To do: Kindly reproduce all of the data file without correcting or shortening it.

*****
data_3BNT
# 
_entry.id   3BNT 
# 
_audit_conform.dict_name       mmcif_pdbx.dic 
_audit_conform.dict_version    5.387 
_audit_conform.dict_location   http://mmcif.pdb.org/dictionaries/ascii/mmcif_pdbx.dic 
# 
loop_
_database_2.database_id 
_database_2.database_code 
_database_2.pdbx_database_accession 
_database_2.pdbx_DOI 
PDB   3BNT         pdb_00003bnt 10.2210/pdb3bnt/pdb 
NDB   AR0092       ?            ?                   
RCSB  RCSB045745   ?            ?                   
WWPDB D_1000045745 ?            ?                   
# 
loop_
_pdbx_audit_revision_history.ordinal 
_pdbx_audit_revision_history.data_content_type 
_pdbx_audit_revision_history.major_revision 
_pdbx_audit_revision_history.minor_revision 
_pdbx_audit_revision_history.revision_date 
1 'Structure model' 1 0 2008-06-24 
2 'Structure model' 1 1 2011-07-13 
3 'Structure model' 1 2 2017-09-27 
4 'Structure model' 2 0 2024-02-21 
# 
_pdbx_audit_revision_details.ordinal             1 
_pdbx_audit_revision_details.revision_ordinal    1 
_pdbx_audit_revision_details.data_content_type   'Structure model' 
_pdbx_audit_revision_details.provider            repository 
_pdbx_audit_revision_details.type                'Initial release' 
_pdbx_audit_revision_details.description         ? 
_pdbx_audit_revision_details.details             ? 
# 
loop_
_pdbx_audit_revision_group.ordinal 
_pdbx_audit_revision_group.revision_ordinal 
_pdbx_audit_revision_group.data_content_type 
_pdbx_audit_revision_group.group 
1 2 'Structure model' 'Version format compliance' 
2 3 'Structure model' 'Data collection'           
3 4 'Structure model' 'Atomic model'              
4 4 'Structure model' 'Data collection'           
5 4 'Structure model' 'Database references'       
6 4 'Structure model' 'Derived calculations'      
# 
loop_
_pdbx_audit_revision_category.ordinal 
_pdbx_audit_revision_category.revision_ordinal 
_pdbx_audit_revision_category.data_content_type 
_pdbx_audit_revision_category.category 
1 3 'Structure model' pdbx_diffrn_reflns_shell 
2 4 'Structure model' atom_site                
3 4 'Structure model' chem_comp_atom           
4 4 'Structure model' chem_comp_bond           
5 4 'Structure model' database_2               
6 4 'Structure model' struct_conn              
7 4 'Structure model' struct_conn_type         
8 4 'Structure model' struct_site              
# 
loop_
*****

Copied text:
data_3BNT
# 
_entry.id   3BNT 
# 
_audit_conform.dict_name       mmcif_pdbx.dic 
_audit_conform.dict_version    5.387 
_audit_conform.dict_location   http://mmcif.pdb.org/dictionaries/ascii/mmcif_pdbx.dic 
# 
loop_
_database_2.database_id 
_database_2.database_code 
_database_2.pdbx_database_accession 
_database_2.pdbx_DOI 
PDB   3BNT         pdb_00003bnt 10.2210/pdb3bnt/pdb 
NDB   AR0092       ?            ?                   
RCSB  RCSB045745   ?            ?                   
WWPDB D_1000045745 ?            ?                   
# 
loop_
_pdbx_audit_revision_history.ordinal 
_pdbx_audit_revision_history.data_content_type 
_pdbx_audit_revision_history.major_revision 
_pdbx_audit_revision_history.minor_revision 
_pdbx_audit_revision_history.revision_date 
1 'Structure model' 1 0 2008-06-24 
2 'Structure model' 1 1 2011-07-13 
3 'Structure model' 1 2 2017-09-27 
4 'Structure model' 2 0 2024-02-21 
# 
_pdbx_audit_revision_details.ordinal             1 
_pdbx_audit_revision_details.revision_ordinal    1 
_pdbx_audit_revision_details.data_content_type   'Structure model' 
_pdbx_audit_revision_details.provider            repository 
_pdbx_audit_revision_details.type                'Initial release' 
_pdbx_audit_revision_details.description         ? 
_pdbx_audit_revision_details.details             ? 
# 
loop_
_pdbx_audit_revision_group.ordinal 
_pdbx_audit_revision_group.revision_ordinal 
_pdbx_audit_revision_group.data_content_type 
_pdbx_audit_revision_group.group 
1 2 'Structure model' 'Version format compliance' 
2 3 'Structure model' 'Data collection'           
3 4 'Structure model' 'Atomic model'              
4 4 'Structure model' 'Data collection'           
5 4 'Structure model' 'Database references'       
6 4 'Structure model' 'Derived calculations'      
# 
loop_
_pdbx_audit_revision_category.ordinal 
_pdbx_audit_revision_category.revision_ordinal 
_pdbx_audit_revision_category.data_content_type 
_pdbx_audit_revision_category.category 
1 3 'Structure model' pdbx_diffrn_reflns_shell 
2 4 'Structure model' atom_site                
3 4 'Structure model' chem_comp_atom           
4 4 'Structure model' chem_comp_bond           
5 4 'Structure model' database_2               
6 4 'Structure model' struct_conn              
7 4 'Structure model' struct_conn_type         
8 4 'Structure model' struct_site              
# 
loop_